What a fantastic autumn we have had, the rye and wheat have been planted into beautiful seed-beds and are flying out of the ground.
There is a little too much blackgrass in my rye for my liking, but that is what happens when you plant in September.
We have it under control and what is there will go up the spout before it sets seed.
As I have mentioned before, historically we would have moved all the ground ready for spring crops, but this year they are all covered in cover crops, and these are thriving.
We have a few thousand sheep lined up to come in shortly to start mowing them down.
In the middle of the foraging and drilling campaign I managed to get man flu, then Covid, so the combined gave me Batman Flu.
I was also one of the unlucky ones that had false negatives so I didn’t know if I was coming or going.
Isolating at home gave me the time to work out our costs of productions for this year. This is all our fixed costs and variable costs minus non-crop income, relative to the arable enterprise.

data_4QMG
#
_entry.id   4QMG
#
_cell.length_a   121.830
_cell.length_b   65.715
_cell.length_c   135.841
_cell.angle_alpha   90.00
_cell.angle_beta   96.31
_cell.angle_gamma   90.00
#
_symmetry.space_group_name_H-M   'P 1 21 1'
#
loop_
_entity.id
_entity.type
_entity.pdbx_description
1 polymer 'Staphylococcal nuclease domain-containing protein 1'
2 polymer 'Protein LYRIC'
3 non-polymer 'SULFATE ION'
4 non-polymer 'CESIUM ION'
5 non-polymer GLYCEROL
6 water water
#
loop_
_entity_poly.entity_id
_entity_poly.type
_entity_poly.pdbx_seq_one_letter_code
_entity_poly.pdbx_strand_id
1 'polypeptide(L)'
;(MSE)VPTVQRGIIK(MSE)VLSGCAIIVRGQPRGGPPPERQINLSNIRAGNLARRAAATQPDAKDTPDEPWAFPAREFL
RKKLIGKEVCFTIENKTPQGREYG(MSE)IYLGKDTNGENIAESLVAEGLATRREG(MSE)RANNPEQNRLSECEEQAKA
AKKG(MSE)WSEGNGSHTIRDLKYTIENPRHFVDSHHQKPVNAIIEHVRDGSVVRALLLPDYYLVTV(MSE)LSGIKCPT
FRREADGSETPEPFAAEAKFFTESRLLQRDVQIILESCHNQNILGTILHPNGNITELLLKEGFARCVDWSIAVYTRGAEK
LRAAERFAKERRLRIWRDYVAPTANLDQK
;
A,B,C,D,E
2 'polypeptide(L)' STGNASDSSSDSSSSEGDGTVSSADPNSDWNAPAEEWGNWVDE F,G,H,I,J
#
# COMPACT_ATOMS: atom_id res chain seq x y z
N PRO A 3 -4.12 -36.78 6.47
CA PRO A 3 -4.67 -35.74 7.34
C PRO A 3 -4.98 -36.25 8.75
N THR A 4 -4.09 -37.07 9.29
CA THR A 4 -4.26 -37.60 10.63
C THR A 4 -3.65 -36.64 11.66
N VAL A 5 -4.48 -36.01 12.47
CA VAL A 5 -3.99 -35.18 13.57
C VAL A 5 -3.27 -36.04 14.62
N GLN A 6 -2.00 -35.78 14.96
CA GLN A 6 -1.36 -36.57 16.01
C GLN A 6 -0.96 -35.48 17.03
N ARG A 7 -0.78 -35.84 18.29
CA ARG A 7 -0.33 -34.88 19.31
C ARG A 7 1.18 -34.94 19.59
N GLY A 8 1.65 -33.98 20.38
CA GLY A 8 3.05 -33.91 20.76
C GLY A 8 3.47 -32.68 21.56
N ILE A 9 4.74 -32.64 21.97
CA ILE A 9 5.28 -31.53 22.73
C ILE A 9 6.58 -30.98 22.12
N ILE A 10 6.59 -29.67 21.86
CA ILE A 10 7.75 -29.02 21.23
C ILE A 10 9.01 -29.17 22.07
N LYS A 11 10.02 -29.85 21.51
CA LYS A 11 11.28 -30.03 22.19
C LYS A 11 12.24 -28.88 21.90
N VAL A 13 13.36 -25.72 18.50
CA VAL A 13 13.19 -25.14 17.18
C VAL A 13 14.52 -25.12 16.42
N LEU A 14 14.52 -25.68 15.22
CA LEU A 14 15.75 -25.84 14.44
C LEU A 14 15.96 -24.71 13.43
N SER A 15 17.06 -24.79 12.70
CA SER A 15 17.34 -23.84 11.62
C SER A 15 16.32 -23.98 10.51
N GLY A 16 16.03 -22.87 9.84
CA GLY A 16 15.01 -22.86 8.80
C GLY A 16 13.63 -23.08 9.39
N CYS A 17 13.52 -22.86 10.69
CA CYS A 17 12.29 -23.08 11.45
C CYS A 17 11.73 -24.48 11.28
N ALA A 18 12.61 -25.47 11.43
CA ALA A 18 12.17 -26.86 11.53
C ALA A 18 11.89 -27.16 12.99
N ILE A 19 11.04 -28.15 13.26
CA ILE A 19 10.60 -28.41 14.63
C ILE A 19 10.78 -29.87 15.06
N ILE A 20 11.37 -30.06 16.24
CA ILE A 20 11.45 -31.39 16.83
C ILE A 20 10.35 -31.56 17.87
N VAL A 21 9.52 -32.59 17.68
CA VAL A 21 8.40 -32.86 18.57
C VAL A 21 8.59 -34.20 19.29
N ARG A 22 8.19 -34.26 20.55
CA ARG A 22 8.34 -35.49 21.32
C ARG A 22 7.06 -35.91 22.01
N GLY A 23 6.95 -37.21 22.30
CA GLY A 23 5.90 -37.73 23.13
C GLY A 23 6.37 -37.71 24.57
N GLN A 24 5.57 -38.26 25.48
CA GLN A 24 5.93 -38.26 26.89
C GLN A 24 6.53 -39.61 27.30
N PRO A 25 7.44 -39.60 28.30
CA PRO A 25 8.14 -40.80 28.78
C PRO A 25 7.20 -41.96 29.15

Basic payment is not taken into the calculation. Our spring wheat cost £101/t to grow, winter barley £100/t, winter wheat £87/t and maize £21/t.
These crops have historically hovered just under the £95/t for the past few years, so interesting to see inflation just making an impact.
The nitrogen will definitely have an effect on harvest 2023 if the price stays high.
We have been looking at carbon and biodiversity offsetting recently and had an interesting demonstration of Sandy by the Trinity AG tech team.
This is something we are hoping to try out and see where we can streamline our business and create another enterprise stream.
I am now off for a break with the family and looking forward to forgetting about the estate for 10 days while I refresh and revitalise myself ready for a winter of creativity and strategic planning.